After I had the baby, I lost contact with my family, and it’s been terribly difficult. Everyone still tells me to send the baby away for adoption, I don't want to even think about that, when my child is the only one left in my life. I’ve thrown everything away for this baby, and during the ten months inside me, it must have been hard for the baby as well.
Thanks to The Millennium Project, I was able to receive diapers, formula and wet tissues for the baby, so I haven’t had to worry about that, but I still think that to raise a baby alone in our country is still extremely hard. I am always exhausted, because I alone have to be the baby’s mother, father, and friend, but when I’m sick or tired, I have no one to talk to about it.
These are my current expenses:
· Monthly rent 150,000 won
· Utilities (Because it is winter, heating costs have multiplied)
o Electricity 50,000 won (After I’ve started using an electric heater at nights because of the cold, the costs have gone up.)
o Heating (gas) 80,000-90,000 won (Last year heating cost up to 180,000 won, but it has gone down after I’ve started using the electric heater.)
· Cell phone 30,000-40,000 won
· Insurance 126,000 won
o My medical insurance which covers hospitalization 57,000 won
o Child’s injury insurance 28,000 won
o Life-long insurance 41,000 won
· Saving for future housing 100,000 won
· Child’s education fund 30,000 won (opened account November 2008)
· Child’s monthly milk supply 24,000 won
· Monthly transportation 40,000-50,000 won
· Food 100,000-150,000 won
· Plus, child’s medical fees
Although I try to spend as little as possible, after the fixed monthly bills are paid, it is hard to even afford a piece of fruit. I wish that I could receive just a bit of aid in living expenses. If I can receive some stipend, only then can I finish my education. I would like to get a college degree and study more, but since I have to work and take care of my child, I will probably have to wait until my child is independent. J
Before I gave birth, the doctor, looking at the ultrasound screen, told me that my baby looked beautiful. I felt very when the doctor said that, but when I had the baby…I was actually a little disappointed to see that the baby looked a lot like the father. Still, my child was the most beautiful baby, and I was in awe of the fact that this baby had been inside my belly for ten months.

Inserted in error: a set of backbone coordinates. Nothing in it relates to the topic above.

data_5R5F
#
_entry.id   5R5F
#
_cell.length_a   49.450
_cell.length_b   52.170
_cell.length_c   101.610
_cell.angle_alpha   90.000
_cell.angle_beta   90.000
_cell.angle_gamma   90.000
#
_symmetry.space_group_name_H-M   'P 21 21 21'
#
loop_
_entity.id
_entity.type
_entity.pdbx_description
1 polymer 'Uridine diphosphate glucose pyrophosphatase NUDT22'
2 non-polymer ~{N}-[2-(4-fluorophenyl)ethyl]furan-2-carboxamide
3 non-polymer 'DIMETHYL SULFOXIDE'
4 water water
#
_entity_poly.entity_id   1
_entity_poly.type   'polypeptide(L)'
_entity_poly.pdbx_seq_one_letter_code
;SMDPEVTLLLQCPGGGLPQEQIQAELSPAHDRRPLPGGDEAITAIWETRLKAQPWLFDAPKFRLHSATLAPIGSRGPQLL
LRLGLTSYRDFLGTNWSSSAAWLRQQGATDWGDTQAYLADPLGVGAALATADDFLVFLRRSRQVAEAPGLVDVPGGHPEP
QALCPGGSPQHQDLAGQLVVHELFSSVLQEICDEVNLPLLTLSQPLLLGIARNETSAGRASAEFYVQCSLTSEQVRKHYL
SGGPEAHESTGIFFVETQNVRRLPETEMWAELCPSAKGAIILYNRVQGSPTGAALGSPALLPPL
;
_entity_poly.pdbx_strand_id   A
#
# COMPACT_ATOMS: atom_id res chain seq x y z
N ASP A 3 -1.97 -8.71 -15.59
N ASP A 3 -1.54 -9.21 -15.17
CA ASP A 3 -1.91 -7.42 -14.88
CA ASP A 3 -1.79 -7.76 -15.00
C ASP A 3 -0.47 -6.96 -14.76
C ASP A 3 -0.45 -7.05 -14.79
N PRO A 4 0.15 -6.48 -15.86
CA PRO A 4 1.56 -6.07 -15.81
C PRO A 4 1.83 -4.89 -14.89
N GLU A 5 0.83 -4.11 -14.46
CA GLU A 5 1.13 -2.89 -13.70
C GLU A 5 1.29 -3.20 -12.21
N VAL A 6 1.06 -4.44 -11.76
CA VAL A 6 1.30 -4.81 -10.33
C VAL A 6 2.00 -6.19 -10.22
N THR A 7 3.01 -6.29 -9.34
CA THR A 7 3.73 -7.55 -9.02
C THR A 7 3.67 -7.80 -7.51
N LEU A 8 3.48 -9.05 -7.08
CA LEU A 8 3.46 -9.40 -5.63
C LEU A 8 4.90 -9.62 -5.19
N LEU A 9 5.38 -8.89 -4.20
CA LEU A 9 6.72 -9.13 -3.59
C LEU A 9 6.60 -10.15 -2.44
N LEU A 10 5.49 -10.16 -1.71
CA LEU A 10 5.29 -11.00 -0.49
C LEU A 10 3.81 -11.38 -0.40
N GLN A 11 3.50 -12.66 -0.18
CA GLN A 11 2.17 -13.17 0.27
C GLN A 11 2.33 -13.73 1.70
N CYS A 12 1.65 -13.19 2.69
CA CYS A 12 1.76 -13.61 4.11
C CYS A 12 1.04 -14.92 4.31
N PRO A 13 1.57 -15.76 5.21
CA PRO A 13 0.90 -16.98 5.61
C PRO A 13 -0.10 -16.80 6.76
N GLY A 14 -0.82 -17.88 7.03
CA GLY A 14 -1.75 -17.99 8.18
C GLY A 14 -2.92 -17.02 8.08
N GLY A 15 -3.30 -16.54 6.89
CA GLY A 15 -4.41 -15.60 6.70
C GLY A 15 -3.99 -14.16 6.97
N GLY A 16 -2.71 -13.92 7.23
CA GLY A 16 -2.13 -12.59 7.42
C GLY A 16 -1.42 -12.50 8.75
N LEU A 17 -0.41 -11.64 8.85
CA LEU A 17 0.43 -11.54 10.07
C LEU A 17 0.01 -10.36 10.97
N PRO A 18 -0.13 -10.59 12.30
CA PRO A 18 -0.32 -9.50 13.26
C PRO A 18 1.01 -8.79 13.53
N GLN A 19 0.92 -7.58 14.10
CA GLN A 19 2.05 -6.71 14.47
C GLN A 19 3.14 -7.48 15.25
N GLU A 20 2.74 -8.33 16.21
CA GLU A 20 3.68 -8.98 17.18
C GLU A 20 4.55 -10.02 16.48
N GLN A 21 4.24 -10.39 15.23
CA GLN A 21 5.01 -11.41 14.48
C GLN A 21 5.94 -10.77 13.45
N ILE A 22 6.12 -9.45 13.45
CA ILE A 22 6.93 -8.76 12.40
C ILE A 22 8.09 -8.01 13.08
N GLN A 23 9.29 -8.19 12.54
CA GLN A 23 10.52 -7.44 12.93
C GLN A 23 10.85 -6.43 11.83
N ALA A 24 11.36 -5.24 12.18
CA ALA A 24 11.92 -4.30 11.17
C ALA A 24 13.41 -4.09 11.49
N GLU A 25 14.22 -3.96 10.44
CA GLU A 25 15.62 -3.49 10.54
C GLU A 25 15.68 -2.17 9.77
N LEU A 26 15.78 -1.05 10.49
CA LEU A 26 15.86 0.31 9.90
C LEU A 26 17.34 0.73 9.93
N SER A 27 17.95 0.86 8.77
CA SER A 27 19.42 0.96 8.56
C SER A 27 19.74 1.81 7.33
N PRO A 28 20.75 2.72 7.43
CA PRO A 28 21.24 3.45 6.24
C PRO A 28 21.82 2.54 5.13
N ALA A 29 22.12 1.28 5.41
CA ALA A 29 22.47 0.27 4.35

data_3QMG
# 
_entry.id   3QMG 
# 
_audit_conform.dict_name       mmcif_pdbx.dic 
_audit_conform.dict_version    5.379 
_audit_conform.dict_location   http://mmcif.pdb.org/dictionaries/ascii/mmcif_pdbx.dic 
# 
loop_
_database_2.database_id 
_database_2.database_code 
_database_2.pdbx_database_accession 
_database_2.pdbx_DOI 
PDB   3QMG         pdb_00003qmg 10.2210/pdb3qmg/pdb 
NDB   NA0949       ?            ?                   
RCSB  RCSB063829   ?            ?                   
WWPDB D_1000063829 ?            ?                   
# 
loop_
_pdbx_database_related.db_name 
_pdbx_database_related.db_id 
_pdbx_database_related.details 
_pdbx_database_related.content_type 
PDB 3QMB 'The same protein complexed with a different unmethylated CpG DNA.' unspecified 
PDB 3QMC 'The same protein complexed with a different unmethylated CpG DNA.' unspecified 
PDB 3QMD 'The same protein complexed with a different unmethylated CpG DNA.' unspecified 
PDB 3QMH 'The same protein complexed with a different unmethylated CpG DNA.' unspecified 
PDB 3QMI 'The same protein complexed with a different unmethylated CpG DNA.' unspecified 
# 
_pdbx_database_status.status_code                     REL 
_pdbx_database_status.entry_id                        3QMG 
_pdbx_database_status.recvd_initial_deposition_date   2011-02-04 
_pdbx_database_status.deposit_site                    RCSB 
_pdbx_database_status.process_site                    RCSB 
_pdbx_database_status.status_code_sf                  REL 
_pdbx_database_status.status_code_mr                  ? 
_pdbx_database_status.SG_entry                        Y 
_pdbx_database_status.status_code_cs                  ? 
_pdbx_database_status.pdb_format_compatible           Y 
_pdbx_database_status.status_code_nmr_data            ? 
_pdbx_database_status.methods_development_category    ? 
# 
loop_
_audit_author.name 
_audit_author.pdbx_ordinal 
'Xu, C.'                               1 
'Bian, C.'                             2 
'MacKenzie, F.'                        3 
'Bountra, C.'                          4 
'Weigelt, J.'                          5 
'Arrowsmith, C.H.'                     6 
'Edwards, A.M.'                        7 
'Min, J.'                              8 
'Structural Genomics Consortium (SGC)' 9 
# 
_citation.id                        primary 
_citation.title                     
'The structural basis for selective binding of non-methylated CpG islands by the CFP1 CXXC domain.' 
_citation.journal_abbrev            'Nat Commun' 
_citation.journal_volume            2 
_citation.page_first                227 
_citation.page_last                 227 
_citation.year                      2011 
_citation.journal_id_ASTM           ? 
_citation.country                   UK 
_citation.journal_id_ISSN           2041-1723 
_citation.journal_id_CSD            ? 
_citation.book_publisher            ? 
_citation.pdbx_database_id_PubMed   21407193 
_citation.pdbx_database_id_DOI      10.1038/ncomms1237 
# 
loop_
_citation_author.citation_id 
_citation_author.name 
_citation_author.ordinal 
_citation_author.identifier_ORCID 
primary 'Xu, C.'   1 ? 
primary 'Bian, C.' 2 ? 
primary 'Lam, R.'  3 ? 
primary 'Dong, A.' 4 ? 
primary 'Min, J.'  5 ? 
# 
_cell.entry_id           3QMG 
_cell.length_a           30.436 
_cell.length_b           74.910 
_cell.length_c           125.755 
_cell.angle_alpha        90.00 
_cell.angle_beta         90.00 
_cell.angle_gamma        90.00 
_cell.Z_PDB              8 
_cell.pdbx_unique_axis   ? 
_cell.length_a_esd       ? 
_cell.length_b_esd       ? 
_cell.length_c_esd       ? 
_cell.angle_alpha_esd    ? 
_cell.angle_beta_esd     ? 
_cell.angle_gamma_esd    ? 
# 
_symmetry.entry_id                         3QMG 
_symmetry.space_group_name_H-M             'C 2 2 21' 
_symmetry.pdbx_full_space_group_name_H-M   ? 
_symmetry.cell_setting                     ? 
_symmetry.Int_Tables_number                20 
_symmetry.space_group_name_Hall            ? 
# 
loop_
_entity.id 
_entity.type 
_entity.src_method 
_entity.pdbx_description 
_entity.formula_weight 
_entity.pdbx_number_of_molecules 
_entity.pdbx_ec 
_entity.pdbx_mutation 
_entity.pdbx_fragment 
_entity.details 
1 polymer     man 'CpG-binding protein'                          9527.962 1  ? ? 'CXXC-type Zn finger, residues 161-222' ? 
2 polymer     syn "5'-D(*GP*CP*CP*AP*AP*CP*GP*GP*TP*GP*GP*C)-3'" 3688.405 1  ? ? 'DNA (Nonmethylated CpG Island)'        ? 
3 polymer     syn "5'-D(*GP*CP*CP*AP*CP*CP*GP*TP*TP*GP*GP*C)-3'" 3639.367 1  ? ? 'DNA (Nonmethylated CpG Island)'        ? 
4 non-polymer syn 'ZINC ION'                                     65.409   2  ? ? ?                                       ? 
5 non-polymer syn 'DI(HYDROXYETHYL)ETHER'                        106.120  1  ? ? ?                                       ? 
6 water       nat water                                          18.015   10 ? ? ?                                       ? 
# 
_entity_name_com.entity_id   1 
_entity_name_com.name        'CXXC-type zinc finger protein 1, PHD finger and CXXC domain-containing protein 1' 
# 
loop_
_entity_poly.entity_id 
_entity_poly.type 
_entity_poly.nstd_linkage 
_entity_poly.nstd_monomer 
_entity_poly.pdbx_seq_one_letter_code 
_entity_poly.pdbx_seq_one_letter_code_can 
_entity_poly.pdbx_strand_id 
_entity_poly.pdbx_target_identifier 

My baby is my savior. My child gave me a reason to live, and actually, after the childbirth when I suffered excessive bleeding, my doctor told me that if I had had an abortion at five months, I might have lost my own life due to excessive hemorrhaging. Having the baby saved me.
00, I love you. I hope that you will grow up to be a person with respect for everyone. But most of all, I wish you health, so that you and I can live happily together for a long time. You’ve been sick very often these days, and it pains me.
Although everything hasn't turned out as I planned, I feel happiness as I build my life one by one. First, I’m glad our family was selected for the apartment lease after my applications fail multiple times. We will be able to live in a clean home. And even though we are poor, whenever my child calls me “Mommy,” it puts a smile on my face. I’m glad that I was able to have this lovable, precious child.
People ask me why I smile so much. I don’t smile because of anything special; I began to smile and laugh after I had my baby, and I can’t help smiling. I think that saying, “Smiles bring good fortune,” is right. By the time my child starts elementary school, I’d like to get to a good, steady job position, and become someone who gives aid rather than someone who receives it.
Translated by Yeonsoo Cho, Edited by Hee jung Kwon. for more information, please contact with KUMSN This story is from "collective essays of unwed mothers" published by The Millennium Project in 2008.
Translated by Yeonsoo Cho, Edited by Hee jung Kwon.
for more information, please contact with KUMSN
This story is from "collective essays of unwed mothers" published by The Millennium Project in 2008.